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Midway Leasing, Inc. v. Wagner Equipment Co.

United States District Court, D. New Mexico

March 1, 2019

MIDWAY LEASING, INC., a New Mexico corporation, Plaintiff,
v.
WAGNER EQUIPMENT CO., a Colorado Corporation, Defendant.

          COURT'S FINDINGS OF FACT AND CONCLUSIONS OF LAW

         THIS MATTER came before the Court on a bench trial held December 3-4, 2018. Attorneys Alan Wilson and Alexandra Jones appeared for Plaintiff Midway Leasing, Inc. (“Midway”), and Attorneys Elizabeth Heaphy and Robert Muehlenweg appeared for Defendant Wagner Equipment Company (“Wagner”). The Court has given due consideration to the testimony received and the admitted exhibits and has reviewed the transcript of the proceedings (Docs. 60 & 61), the proposed findings of fact and conclusions of law submitted by the parties (Docs. 63 & 64), and relevant authorities. Having further heard the arguments of counsel on February 20, 2019, the Court now sets forth its Findings of Fact and Conclusions of Law.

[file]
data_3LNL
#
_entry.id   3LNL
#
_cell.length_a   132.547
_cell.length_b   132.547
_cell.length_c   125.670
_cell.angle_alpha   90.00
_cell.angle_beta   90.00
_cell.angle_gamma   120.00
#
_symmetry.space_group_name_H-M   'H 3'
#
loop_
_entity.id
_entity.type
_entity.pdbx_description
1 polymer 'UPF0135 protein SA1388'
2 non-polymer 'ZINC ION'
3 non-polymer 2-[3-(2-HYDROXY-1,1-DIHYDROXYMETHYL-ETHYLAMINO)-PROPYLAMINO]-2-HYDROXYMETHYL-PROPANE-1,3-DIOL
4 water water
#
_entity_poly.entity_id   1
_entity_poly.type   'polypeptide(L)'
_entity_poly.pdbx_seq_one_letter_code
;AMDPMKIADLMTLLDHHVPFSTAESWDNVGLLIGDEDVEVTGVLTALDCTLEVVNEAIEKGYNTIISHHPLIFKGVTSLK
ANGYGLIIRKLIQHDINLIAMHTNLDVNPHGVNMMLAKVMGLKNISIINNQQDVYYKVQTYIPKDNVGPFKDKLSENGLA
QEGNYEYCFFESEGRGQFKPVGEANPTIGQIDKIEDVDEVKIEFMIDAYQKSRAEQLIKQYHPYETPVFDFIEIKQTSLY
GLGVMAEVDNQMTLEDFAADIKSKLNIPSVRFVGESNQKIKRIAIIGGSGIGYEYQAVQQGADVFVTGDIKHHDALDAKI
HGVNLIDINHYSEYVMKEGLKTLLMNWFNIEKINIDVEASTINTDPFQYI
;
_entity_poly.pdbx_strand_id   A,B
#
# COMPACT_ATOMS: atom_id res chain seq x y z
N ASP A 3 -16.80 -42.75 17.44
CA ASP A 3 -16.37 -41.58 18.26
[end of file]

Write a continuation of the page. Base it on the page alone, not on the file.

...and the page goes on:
FINDINGS OF FACT

         I. The Parties

         1. Plaintiff Midway is a New Mexico corporation, with its principal place of business in Bernalillo County, New Mexico, and its sole owner and president is Mr. D. McCall. Undisputed; McCall Testimony, Trial Transcript (“Trial Tr.”), Vol. I, 45:10-14.

         2. Midway owns, leases, finances and develops commercial real estate as well as provides consulting services in all aspects of real estate development. McCall Testimony, Trial Tr., Vol. I, 45:10-14.

         3. Defendant Wagner is a heavy equipment dealer based in Colorado that has transacted business in New Mexico since 2002 when it purchased Rust Tractor, the Caterpillar dealership then owned by Jack Rust. Wagner Testimony, Trial Tr., Vol. II, 398:22-399:13.

         4. Bruce Wagner has served as Wagner's president and chief operating officer for at least twelve years. Wagner Testimony, Trial Tr., Vol. II, 398:14-21.

         II. Wagner Engages Midway's Services for South Valley Project

         A. The Consulting Agreement

         5. The instant dispute involves the development of real estate located at Rio Bravo Blvd N.W. and I-25 in the South Valley of Albuquerque in Bernalillo County. Undisputed.

         6. For many years, Wagner has maintained its Albuquerque-area headquarters at a facility on Osuna Road (4000 Osuna Road NE). Wagner Testimony, Trial Tr., Vol. II, 399:14-16.

         7. By 2015, Wagner had acquired the South Valley property on which it planned to construct a new facility for conducting its Albuquerque-based operations. Wagner Testimony, Trial Tr., Vol. II, 399:17-400:1.